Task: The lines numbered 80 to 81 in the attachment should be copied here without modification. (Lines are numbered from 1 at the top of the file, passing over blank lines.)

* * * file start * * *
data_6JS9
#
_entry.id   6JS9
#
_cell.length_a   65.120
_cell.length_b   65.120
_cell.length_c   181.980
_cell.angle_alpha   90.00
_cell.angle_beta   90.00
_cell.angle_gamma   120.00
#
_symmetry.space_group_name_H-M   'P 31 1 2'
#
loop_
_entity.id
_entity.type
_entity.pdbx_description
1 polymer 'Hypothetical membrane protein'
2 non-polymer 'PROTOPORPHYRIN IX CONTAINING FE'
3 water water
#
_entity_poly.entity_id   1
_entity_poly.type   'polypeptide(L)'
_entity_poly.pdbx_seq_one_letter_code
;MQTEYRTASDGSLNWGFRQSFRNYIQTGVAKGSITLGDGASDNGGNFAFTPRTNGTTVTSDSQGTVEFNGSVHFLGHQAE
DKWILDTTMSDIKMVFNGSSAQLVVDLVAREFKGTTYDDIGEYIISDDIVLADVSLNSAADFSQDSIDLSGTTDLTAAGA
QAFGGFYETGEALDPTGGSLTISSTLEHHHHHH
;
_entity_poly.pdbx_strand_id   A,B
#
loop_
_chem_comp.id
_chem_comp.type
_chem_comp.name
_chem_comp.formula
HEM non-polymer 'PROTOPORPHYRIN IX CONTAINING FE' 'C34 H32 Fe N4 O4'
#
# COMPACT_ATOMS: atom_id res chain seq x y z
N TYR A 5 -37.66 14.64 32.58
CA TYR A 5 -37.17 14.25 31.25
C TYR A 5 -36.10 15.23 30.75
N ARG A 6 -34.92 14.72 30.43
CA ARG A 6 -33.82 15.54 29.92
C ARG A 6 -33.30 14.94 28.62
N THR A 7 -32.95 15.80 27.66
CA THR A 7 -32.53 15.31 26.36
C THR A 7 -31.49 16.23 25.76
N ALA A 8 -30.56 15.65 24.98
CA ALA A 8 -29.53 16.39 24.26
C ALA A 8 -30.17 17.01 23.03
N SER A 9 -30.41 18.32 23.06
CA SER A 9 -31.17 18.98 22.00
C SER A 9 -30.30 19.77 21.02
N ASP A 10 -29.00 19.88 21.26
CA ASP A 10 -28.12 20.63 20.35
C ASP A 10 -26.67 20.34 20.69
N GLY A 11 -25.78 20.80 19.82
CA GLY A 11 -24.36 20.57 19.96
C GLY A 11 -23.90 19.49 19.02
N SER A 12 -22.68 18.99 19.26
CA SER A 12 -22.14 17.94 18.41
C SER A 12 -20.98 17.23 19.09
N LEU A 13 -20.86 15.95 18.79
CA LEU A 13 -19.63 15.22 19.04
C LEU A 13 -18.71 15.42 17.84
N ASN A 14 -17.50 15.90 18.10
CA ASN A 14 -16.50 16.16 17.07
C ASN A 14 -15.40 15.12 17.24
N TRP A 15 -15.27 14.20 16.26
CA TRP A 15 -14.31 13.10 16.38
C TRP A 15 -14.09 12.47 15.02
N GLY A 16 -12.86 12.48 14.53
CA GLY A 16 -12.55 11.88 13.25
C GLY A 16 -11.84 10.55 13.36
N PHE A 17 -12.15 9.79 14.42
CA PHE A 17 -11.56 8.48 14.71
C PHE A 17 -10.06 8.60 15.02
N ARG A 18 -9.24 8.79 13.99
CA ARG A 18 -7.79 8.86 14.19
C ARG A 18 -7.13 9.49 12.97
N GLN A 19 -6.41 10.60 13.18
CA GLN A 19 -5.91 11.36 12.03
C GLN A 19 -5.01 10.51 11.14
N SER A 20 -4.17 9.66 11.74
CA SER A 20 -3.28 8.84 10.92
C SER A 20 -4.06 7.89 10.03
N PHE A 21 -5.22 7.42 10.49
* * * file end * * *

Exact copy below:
C ARG A 18 -7.13 9.49 12.97
N GLN A 19 -6.41 10.60 13.18